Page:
Known as the UK’s most dynamic event, Surface Design Show enlivened the rather gloomy winter setting of north London on the first week of February. Key interior and exterior design trends and themes were unveiled for the year ahead.
Digitally-blooming flowers, walls covered in handcrafted moss and humanised concrete made it clear to us as we progressed through the exhibition that designers took a step back and reimagined a future where nature and technology get to live happily ever after.
Image credit: Elli Popp
One of the newest additions to the show was the Digital Surfaces section that featured the works of Elli Popp and ATA Designs, which stood out through their rich colours and dramatic appearance. The designers have been looking for ways to combine shapes and hues with colour psychology to make sure that the final outcome is more than a purely decorative element
Bringing the outdoors inside
Technological advancements have enabled us to digitally connect with anyone around the world, making the need for living closer together no longer necessary. However as the urban environment tends to move further away from nature, designers seem to have found a way to bring it back.
The stands of Innerspace and Freund GmbH were by far some of the most impressive at the show. Covered in bright green, red and blue moss complimented by structural pieces of bark, the companies promoted their initiative to strengthen the relationship between humans and nature by fusing them together. Whether used to brighten up the working space or create a relaxing oasis at home, the brands’ promises are to find solutions that are equally as good for people and the planet.
Giving a second chance
By using a mixture of organic and inorganic materials, Emese Orban manages to prove how a material as dull as concrete can be dramatically changed. The Swedish designer is determined to challenge the ‘negative stereotypes associated with concrete and to create a new, more pleasant and softer look for a generally industrial material’, and push its usability boundaries by introducing it as a wall covering.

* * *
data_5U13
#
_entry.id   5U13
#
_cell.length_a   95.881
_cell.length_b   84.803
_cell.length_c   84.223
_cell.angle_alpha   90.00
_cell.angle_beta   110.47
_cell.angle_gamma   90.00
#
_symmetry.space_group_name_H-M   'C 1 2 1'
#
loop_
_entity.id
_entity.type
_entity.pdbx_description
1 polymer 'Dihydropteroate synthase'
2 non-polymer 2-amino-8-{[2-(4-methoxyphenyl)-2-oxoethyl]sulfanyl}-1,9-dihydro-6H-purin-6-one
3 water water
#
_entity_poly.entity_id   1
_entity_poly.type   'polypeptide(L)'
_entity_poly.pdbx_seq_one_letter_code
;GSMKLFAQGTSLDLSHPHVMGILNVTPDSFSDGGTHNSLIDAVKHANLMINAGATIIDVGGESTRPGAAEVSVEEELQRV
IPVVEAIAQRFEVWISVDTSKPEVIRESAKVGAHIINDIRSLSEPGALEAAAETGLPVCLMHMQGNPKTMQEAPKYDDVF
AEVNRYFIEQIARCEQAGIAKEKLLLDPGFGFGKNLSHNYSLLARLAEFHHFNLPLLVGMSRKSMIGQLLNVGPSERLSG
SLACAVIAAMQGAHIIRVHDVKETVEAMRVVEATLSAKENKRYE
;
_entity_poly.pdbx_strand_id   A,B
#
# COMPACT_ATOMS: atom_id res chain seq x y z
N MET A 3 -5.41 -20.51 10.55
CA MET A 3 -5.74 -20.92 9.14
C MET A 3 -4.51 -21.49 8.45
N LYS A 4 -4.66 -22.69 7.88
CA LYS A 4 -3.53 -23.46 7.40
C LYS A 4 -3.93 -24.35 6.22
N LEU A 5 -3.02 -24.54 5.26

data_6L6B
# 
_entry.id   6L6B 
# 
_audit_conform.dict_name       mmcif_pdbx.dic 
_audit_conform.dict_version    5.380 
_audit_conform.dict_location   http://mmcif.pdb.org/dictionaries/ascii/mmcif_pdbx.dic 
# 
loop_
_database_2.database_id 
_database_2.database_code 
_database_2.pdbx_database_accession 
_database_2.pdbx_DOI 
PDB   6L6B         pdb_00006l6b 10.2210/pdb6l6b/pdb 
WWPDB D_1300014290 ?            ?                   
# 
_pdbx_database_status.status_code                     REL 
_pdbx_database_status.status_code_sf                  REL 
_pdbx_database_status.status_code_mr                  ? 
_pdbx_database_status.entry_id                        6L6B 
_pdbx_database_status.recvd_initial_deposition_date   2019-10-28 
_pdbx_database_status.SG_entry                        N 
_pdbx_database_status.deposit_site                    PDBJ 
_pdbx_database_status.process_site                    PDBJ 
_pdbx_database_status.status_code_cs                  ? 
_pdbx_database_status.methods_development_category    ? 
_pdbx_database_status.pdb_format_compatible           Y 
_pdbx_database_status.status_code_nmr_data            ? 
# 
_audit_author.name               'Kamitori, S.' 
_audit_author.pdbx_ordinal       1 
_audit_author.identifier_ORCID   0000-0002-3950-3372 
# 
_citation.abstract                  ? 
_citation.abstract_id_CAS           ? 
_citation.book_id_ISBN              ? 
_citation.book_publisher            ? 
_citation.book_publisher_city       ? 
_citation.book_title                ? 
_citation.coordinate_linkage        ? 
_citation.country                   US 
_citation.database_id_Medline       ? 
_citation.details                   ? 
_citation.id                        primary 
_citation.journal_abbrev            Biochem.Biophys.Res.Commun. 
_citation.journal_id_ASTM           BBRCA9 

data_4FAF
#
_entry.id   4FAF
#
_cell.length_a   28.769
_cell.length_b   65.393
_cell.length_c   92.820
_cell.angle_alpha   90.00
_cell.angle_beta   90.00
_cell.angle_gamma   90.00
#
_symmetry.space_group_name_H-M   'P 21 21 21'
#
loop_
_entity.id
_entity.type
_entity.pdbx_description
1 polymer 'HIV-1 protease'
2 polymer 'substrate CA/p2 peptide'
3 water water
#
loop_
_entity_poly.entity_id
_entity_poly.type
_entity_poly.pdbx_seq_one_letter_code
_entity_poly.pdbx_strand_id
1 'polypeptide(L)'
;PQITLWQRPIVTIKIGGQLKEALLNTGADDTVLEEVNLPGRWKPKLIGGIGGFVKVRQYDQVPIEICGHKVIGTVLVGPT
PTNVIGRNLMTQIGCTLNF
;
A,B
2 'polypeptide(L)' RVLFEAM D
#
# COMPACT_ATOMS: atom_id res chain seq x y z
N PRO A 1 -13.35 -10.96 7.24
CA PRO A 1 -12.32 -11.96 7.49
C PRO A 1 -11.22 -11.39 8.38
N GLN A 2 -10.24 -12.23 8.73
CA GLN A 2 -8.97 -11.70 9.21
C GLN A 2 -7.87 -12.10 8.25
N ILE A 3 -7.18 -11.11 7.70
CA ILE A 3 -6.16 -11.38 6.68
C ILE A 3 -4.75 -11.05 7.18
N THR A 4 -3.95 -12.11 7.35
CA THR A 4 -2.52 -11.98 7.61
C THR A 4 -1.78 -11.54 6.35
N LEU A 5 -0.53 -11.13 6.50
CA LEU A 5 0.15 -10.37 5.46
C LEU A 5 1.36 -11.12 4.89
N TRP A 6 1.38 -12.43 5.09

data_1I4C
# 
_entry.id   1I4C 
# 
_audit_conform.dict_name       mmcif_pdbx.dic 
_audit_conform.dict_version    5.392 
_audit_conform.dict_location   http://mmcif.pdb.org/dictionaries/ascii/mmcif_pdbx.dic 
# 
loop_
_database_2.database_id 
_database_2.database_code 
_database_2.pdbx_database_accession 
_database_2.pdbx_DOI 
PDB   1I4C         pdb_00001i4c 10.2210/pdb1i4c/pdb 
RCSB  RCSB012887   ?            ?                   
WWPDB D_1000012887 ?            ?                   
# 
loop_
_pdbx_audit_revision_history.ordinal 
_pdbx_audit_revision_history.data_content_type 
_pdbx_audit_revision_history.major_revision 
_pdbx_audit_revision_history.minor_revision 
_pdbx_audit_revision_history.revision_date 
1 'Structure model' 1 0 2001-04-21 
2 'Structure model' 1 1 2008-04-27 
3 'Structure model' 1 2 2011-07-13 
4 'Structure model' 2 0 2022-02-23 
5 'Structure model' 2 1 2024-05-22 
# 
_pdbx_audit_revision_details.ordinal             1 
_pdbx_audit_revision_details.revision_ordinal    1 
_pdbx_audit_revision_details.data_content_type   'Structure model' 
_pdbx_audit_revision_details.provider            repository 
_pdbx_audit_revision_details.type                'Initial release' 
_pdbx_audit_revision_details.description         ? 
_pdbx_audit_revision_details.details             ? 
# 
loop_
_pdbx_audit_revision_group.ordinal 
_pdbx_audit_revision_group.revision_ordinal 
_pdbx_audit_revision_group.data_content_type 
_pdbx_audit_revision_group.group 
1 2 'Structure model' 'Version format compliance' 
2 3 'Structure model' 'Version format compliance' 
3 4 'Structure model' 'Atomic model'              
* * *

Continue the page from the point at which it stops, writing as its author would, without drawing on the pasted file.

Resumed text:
Image credit: Emese Orban
Urban Terrazzo came up with an eye-opening solution to managing industrial waste. Every time an old building needs to be demolished an excessive amount of waste is produced, which usually ends up on local dumpsites. However, Urban Terrazzo claims that this can only be ‘the beginning of a great new material story’. They convert the waste of architectural debris (such as concrete or bricks) into new surfaces for design. The result might as well be mistaken for an alfresco mosaic.
Image credit: Urban Terrazzo
Last but not least, the issue of plastic pollution was also perceived through a creative lens, as material designer Enis Akiev turned single-use plastic packaging into abstract stone tiles. Entitled ‘The Nature of Waste’, this series of works aims to question the understanding of ‘waste’ and ‘away’. Ankiev believes that, depending on the context, waste can either be useless or a valuable resource and giving the ‘reduction of natural resources, we must consider waste more than ever as a resource and as a continuous step in a never-ending process, rather than the end of a product’s life’.
Image credit: PDD
Posted by PDD
The last thing that inspired me: Design and Innovation.
My dream project: A project that makes a difference in the world.
My obsession: Develop successful, award-winning and world-first products and experiences.
Image credit Elli Popp, Emese Orban, Freund GmbH, Innerspace, Urban Terrazzo